“Didi, my frock had got wet. Is it okay if I wear the towel for the time being?”
“Sweetheart, you needn’t ever wear that frock again. Here you go, happy Diwali. Go on, open it.”
She tore it open, and her eyes lit up progressively at each step. She held up the gown, and then drew it close to her heart. “Is this for me?” Her voice was barely a whisper. I couldn't help smiling. I nodded. She threw off the towel despite my presence, and swift as lightning, put on the gown, observing extra care at the delicate parts. Then she threw her arms around me, and started kissing me.
“Come, let's look at you in the mirror.”
If she was happy before, seeing her reflection made her overjoyed. She jumped up and down, and kept saying how much she loved me.
Tring tring. I looked into the eye hole. It was the pizza delivery guy. I thanked him, and laid out the pizza on the table.
“Come, Ruhi, let’s eat. Do you like pizza?”
She ate ravenously, and somehow watching her gave me a sense of joy and satisfaction which had been lacking in my life in the recent past.
Soon, both of us were full, and only one slice of pizza was left. Ruhi insisted that we should share it.
After our meal, I sat and braided Ruhi’s hair. She had lovely hair. I searched amongst my accessories and found the perfect blue bow to go with it.
“So tell me now, Ruhi, where do you stay? I'll have to take you back as well, right? So how will I know where to take you?”
“Please don't take me back, Didi.”
“What do you mean? Why?”
“I live with this man, but he doesn't love me, and he always beats me up for everything. He is the one who taught me to ask for money from cars, but I don't get to use any of that money, either. Every morning, he tells me the amount of money I must bring back that day, in return, he'll give me something to eat, but if he is displeased with anything at all, he beats me, sometimes with his hands, sometimes with his belt, sometimes with the stones on the road. And when I lay down to sleep, he comes very near and puts his hand inside my frock and runs his hand all over, but mostly here, and here, and here. Like this, and this.”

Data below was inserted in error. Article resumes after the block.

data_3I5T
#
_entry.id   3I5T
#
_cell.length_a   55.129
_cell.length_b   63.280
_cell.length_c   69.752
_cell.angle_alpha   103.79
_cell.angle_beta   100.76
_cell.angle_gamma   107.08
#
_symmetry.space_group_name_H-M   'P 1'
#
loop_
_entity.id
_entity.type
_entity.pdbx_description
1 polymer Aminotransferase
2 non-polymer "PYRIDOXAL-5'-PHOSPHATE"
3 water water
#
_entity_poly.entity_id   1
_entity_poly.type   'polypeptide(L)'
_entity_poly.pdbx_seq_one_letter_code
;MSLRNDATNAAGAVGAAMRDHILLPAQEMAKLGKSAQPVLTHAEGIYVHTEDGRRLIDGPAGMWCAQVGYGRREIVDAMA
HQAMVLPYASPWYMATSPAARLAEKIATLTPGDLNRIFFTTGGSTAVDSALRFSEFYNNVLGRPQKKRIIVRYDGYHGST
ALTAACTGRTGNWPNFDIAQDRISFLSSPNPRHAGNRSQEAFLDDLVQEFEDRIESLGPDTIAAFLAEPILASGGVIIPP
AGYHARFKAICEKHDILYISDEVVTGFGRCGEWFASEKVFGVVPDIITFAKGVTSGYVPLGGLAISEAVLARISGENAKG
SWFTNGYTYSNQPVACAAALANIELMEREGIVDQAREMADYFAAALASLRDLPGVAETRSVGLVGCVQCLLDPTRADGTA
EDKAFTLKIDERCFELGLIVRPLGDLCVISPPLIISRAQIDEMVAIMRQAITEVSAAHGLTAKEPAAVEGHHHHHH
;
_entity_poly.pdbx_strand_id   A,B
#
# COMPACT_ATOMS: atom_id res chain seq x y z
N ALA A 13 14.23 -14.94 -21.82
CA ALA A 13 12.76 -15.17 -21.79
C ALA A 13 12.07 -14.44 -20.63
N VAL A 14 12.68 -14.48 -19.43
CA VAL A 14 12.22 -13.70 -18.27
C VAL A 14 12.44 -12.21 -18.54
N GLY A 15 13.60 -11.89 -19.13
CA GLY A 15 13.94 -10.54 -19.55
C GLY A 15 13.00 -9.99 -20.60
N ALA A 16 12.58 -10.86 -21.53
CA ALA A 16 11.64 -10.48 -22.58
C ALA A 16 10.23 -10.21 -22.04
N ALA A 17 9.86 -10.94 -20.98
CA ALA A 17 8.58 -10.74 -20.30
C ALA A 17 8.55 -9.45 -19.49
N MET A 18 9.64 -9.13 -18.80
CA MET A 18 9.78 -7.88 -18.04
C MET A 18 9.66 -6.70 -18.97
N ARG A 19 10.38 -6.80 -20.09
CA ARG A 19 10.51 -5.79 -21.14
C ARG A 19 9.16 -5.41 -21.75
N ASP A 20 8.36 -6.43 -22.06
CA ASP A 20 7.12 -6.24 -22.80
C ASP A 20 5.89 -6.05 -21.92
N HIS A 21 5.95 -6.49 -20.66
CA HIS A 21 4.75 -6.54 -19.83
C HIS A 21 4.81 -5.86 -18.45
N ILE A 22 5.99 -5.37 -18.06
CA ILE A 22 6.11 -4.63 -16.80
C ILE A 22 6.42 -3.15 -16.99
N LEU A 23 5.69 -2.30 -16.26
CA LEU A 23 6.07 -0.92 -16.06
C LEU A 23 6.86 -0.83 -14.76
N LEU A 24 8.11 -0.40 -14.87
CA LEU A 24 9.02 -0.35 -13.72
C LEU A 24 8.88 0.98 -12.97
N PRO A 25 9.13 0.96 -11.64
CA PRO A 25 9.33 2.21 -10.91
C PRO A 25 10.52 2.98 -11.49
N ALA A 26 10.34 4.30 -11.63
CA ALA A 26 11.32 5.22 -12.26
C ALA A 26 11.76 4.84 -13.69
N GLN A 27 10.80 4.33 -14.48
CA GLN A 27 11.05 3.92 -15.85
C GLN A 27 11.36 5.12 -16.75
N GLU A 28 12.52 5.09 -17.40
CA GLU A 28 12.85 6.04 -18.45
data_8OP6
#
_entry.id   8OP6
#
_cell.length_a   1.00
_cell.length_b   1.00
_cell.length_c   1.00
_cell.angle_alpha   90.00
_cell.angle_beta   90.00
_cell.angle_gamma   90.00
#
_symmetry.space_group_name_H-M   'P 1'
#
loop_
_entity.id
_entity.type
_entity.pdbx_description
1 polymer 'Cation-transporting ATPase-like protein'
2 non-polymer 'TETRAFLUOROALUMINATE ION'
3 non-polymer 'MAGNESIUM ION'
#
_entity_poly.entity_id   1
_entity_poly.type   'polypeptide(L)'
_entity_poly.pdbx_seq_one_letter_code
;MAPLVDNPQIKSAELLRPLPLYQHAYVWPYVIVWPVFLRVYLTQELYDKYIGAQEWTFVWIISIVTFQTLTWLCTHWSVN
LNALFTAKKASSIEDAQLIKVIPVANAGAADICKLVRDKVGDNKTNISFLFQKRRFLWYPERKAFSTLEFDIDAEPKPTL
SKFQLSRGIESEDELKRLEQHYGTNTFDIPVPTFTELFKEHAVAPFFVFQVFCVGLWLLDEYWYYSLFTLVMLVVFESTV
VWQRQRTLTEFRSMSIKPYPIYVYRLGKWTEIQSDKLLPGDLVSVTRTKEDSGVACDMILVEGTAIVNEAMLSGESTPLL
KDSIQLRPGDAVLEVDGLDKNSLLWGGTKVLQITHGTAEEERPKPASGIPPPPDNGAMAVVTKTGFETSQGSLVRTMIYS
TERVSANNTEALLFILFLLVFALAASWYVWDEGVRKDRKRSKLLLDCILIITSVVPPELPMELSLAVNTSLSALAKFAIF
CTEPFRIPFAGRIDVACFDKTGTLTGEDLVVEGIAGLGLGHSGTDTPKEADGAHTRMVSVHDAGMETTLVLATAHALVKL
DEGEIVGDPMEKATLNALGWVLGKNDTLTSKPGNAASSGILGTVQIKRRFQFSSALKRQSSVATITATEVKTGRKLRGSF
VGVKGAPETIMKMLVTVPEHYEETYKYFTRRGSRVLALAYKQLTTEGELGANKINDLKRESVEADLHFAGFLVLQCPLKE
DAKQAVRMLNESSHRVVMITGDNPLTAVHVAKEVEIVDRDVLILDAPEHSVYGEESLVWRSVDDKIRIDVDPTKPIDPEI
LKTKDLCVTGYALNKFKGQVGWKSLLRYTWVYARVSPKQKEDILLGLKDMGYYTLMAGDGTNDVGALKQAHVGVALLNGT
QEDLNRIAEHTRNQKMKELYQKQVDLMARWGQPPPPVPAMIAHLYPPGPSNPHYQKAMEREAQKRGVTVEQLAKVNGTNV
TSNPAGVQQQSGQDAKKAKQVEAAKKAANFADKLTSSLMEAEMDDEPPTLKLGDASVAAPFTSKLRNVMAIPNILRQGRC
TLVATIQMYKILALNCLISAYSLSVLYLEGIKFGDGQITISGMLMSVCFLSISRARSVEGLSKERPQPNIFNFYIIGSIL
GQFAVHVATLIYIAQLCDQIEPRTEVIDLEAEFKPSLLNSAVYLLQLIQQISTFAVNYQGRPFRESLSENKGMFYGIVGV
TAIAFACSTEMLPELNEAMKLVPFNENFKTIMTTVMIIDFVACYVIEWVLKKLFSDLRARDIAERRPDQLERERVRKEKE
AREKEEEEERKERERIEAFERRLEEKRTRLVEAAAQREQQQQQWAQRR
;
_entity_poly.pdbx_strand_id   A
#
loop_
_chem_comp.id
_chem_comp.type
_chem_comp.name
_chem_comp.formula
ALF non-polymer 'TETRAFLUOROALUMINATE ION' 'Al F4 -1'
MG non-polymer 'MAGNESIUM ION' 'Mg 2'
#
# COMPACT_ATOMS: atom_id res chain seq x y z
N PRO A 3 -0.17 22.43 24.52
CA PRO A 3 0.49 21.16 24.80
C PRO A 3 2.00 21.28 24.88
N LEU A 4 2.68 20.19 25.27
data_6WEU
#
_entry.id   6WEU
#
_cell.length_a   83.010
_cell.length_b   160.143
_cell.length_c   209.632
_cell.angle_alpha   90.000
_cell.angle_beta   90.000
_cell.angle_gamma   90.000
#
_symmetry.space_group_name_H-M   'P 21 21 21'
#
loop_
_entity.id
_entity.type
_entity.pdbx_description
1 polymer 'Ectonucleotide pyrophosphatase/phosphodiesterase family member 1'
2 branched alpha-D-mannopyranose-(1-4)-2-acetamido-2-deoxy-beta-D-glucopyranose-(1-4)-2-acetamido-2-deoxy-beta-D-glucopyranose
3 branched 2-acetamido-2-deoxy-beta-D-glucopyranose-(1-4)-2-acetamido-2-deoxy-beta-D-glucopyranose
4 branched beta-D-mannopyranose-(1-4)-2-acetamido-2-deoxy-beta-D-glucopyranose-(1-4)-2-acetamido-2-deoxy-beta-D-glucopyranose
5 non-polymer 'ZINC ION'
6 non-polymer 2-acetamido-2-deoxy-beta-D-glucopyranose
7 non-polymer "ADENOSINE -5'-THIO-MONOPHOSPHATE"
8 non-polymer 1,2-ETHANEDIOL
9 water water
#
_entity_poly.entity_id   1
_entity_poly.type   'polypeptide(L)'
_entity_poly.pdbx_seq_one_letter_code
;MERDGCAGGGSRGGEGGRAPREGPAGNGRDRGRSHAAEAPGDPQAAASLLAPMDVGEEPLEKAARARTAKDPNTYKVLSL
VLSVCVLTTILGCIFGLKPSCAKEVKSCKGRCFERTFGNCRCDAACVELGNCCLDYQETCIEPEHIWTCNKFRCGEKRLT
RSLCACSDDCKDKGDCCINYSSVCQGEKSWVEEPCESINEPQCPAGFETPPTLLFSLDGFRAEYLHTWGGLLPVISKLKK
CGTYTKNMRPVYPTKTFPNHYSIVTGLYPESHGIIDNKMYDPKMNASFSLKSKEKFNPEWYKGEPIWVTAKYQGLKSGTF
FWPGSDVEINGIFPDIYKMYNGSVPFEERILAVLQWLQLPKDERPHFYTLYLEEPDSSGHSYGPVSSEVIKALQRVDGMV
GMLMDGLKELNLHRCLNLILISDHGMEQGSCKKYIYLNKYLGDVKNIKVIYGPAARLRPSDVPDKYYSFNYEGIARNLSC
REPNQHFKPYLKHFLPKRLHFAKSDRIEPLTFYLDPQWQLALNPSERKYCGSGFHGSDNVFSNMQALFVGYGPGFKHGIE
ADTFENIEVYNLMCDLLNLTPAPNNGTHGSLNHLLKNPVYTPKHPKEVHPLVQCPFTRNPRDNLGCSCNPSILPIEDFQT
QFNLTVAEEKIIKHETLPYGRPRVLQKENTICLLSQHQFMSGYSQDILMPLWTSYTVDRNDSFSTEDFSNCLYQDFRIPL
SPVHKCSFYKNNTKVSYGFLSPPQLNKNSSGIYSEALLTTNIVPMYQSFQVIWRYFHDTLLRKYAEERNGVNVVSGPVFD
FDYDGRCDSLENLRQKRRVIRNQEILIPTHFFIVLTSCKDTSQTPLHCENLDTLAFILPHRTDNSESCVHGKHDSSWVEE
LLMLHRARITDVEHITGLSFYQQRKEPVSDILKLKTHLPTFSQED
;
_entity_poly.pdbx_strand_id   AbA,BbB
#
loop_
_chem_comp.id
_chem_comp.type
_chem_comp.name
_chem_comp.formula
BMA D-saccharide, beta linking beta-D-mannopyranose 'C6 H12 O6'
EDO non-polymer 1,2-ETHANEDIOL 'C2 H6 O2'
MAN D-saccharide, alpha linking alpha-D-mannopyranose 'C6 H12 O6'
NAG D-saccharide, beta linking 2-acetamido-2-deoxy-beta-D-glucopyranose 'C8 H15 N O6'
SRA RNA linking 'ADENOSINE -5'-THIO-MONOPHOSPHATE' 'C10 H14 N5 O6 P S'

She was weeping and trembling, and I pulled her close towards me. “Hush, hush, sweetie, everything's alright now.”
“But you're nice, Didi, you took me in, gave me food, clothes, got me cleaned up, now I look different, I feel different, just don't take me back there. I'll do whatever you tell me to do.”
Diwali night at home has a charm of its own. Not to mention the love with which you're showered when your folks meet you after such a long time.
After all the mushiness was out of the way, I took my mother to a corner, and told her the real purpose of my visit. I had expected her to shout at me, tell me I was crazy, bring the whole world down, but she quietly asked, “So where is the child?”
“In my car. I'll just get her.”
“Right. In the meantime, I'll tell everyone that you have brought the child I was planning to adopt, from the orphanage.”
“Adopt? But if you tell everyone that, and then don't adopt Ruhi…”
“Who told you that I won't adopt her? How else will it be legal for her to stay? But all that later. First, get the child. She must be afraid all alone in the car.”
“Where were you last evening? Do you realize that you were shirking your duty? Did you forget that you have a responsibility towards your patients? Who told you that you could absent yourself?”
“Sorry Sir, I wasn't shirking my duty. I was fulfilling it.”